Quick Start

One page summary of how to get started with Cloud Hypervisor

Setup

We create a folder to build and run cloud-hypervisor at $HOME/cloud-hypervisor

export CLOUDH=$HOME/cloud-hypervisor
# Add this to .bashrc so it is available for subsequent bash sessions
echo "export CLOUDH=$HOME/cloud-hypervisor" >> ~/.bashrc
mkdir $CLOUDH

Install prerequisites

You need to install some prerequisite packages in order to build and test Cloud Hypervisor. Here, all the steps are based on Ubuntu, for other Linux distributions please replace the package manager and package name.

# Install git
sudo apt install git
# Install rust tool chain
curl --proto '=https' --tlsv1.2 -sSf https://sh.rustup.rs | sh
# Install build-essential
sudo apt install build-essential
# Install qemu
apt install qemu qemu-utils

You will need to restart bash to get rustup into your path, or add it manually.

# If you want to build statically linked binary please add musl target
apt install musl musl-tools
rustup target add x86_64-unknown-linux-musl

Clone and build

First you need to clone and build the cloud-hypervisor repo:

pushd $CLOUDH
git clone https://github.com/cloud-hypervisor/cloud-hypervisor.git
cd cloud-hypervisor
cargo build --release

# We need to give the cloud-hypervisor binary the NET_ADMIN capabilities for it to set TAP interfaces up on the host.
sudo setcap cap_net_admin+ep ./target/release/cloud-hypervisor

# If you want to build statically linked binary
cargo build --release --target=x86_64-unknown-linux-musl --all
popd

This will build a cloud-hypervisor binary under $CLOUDH/cloud-hypervisor/target/release/cloud-hypervisor.

Containerized builds and tests

If you want to build and test Cloud Hypervisor without having to install all the required dependencies (The rust toolchain, cargo tools, etc), you can also use Cloud Hypervisor’s development script: dev_cli.sh. Please note that upon its first invocation, this script will pull a fairly large container image.

For example, to build the Cloud Hypervisor release binary:

pushd $CLOUDH
cd cloud-hypervisor
./scripts/dev_cli.sh build --release

With dev_cli.sh, one can also run the Cloud Hypervisor CI locally. This can be very convenient for debugging CI errors without having to fully rely on the Cloud Hypervisor CI infrastructure.

For example, to run the Cloud Hypervisor unit tests:

./scripts/dev_cli.sh tests --unit

Run the ./scripts/dev_cli.sh --help command to view all the supported development script commands and their related options.

Run

You can run a guest VM by either using an existing cloud image or booting into your own kernel and disk image.

Cloud image

Cloud Hypervisor supports booting disk images containing all needed components to run cloud workloads, a.k.a. cloud images. To do that we rely on the Rust Hypervisor Firmware project to provide an ELF formatted KVM firmware for cloud-hypervisor to directly boot into.

We need to get the latest rust-hypervisor-firmware release and also a working cloud image. Here we will use a Ubuntu image:

pushd $CLOUDH
wget https://cloud-images.ubuntu.com/focal/current/focal-server-cloudimg-amd64.img
qemu-img convert -p -f qcow2 -O raw focal-server-cloudimg-amd64.img focal-server-cloudimg-amd64.raw
wget https://github.com/cloud-hypervisor/rust-hypervisor-firmware/releases/download/0.3.2/hypervisor-fw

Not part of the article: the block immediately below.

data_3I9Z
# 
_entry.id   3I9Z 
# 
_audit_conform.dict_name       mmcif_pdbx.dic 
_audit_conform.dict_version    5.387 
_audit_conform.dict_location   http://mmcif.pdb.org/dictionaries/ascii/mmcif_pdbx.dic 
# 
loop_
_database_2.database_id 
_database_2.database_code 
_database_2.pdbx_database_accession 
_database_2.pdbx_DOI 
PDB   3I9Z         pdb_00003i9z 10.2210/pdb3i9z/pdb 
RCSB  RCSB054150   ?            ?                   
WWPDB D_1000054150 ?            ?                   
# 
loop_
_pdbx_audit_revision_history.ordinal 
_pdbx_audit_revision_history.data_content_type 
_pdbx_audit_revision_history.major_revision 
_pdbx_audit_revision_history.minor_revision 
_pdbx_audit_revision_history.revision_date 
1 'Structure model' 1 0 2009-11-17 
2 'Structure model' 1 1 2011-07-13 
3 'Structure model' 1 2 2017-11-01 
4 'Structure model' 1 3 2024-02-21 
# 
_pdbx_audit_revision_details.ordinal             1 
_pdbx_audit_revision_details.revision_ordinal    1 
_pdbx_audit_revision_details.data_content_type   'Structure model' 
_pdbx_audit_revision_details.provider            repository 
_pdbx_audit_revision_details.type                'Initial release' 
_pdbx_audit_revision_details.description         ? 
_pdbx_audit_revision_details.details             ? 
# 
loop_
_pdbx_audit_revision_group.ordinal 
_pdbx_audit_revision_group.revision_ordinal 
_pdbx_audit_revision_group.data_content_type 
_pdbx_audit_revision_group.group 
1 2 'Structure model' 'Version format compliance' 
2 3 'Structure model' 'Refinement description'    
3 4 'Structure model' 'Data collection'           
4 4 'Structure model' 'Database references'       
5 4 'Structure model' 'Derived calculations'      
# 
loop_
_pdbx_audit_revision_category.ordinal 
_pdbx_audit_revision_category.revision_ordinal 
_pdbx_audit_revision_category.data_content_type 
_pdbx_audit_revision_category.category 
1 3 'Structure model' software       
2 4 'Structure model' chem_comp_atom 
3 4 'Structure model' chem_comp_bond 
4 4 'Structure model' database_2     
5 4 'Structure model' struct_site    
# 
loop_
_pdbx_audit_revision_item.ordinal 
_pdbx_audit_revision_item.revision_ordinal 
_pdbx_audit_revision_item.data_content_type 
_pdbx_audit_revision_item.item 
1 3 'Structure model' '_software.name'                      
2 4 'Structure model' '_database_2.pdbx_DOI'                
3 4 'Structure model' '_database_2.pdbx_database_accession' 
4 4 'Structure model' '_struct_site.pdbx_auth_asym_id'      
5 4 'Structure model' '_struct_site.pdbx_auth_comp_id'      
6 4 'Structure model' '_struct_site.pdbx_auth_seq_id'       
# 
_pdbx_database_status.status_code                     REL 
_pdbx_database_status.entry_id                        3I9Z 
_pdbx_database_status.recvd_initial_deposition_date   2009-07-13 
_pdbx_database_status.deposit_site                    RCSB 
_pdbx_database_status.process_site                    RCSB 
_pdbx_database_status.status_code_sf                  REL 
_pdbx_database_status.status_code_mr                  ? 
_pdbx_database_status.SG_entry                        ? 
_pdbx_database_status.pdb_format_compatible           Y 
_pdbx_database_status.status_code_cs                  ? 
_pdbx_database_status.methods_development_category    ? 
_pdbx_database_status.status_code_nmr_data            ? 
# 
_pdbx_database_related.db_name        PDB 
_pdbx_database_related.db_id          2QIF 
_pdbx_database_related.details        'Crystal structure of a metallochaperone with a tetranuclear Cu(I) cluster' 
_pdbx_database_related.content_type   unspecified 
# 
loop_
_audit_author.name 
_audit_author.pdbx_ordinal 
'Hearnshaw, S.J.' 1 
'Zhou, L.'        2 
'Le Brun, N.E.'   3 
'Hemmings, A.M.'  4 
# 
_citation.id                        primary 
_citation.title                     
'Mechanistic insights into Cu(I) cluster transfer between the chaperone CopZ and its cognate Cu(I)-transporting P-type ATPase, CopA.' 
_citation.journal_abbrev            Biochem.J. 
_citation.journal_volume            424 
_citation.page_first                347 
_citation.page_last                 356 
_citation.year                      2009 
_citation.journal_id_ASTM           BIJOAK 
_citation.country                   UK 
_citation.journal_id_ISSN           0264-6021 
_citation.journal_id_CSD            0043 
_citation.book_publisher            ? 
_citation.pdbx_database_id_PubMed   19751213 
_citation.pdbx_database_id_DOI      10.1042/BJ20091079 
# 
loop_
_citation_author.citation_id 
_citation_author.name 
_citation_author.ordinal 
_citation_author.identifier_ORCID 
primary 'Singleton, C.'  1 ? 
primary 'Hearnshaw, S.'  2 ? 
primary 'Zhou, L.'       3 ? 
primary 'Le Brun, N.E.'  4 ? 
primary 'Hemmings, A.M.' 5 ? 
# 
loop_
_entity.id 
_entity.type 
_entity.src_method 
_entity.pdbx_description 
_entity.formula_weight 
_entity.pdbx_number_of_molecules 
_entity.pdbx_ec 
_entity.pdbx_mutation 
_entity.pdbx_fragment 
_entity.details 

popd
pushd $CLOUDH
sudo setcap cap_net_admin+ep ./cloud-hypervisor/target/release/cloud-hypervisor
./cloud-hypervisor/target/release/cloud-hypervisor \
	--kernel ./hypervisor-fw \
	--disk path=focal-server-cloudimg-amd64.raw \
	--cpus boot=4 \
	--memory size=1024M \
	--net "tap=,mac=,ip=,mask="
popd

Multiple arguments can be given to the --disk parameter.

Custom kernel and disk image

Building your kernel

Cloud Hypervisor also supports direct kernel boot into a vmlinux ELF kernel. In order to support virtio-iommu we have our own development branch. You are of course able to use your own kernel but these instructions will continue with the version that we develop and test against.

To build the kernel:


# Clone the Cloud Hypervisor Linux branch
pushd $CLOUDH
git clone --depth 1 https://github.com/cloud-hypervisor/linux.git -b ch-5.14 linux-cloud-hypervisor
pushd linux-cloud-hypervisor

# Use the cloud-hypervisor kernel config to build your kernel
cp $CLOUDH/cloud-hypervisor/resources/linux-config-x86_64 .config
make bzImage -j `nproc`
popd

The vmlinux kernel image will then be located at linux-cloud-hypervisor/arch/x86/boot/compressed/vmlinux.bin.

Disk image

For the disk image, we will use a Ubuntu cloud image that contains a root partition:

pushd $CLOUDH
wget https://cloud-images.ubuntu.com/focal/current/focal-server-cloudimg-amd64.img
qemu-img convert -p -f qcow2 -O raw focal-server-cloudimg-amd64.img focal-server-cloudimg-amd64.raw
popd

Booting the guest VM

Now we can directly boot into our custom kernel and make it use the Ubuntu root partition. If we want to have 4 vCPUs and 1024 MBytes of memory:

pushd $CLOUDH
sudo setcap cap_net_admin+ep ./cloud-hypervisor/target/release/cloud-hypervisor
./cloud-hypervisor/target/release/cloud-hypervisor \
	--kernel ./linux-cloud-hypervisor/arch/x86/boot/compressed/vmlinux.bin \
	--disk path=focal-server-cloudimg-amd64.raw \
	--cmdline "console=hvc0 root=/dev/vda1 rw" \
	--cpus boot=4 \
	--memory size=1024M \
	--net "tap=,mac=,ip=,mask="

The above example use the virtio-console device as the guest console, and this device may not be enabled soon enough by the guest kernel to get early kernel debug messages.

When in need for earlier debug messages, using the legacy serial device based console is preferred:

./cloud-hypervisor/target/release/cloud-hypervisor \
	--kernel ./linux-cloud-hypervisor/arch/x86/boot/compressed/vmlinux.bin \
	--console off \
	--serial tty \
	--disk path=focal-server-cloudimg-amd64.raw \
	--cmdline "console=ttyS0 root=/dev/vda1 rw" \
	--cpus boot=4 \
	--memory size=1024M \
	--net "tap=,mac=,ip=,mask="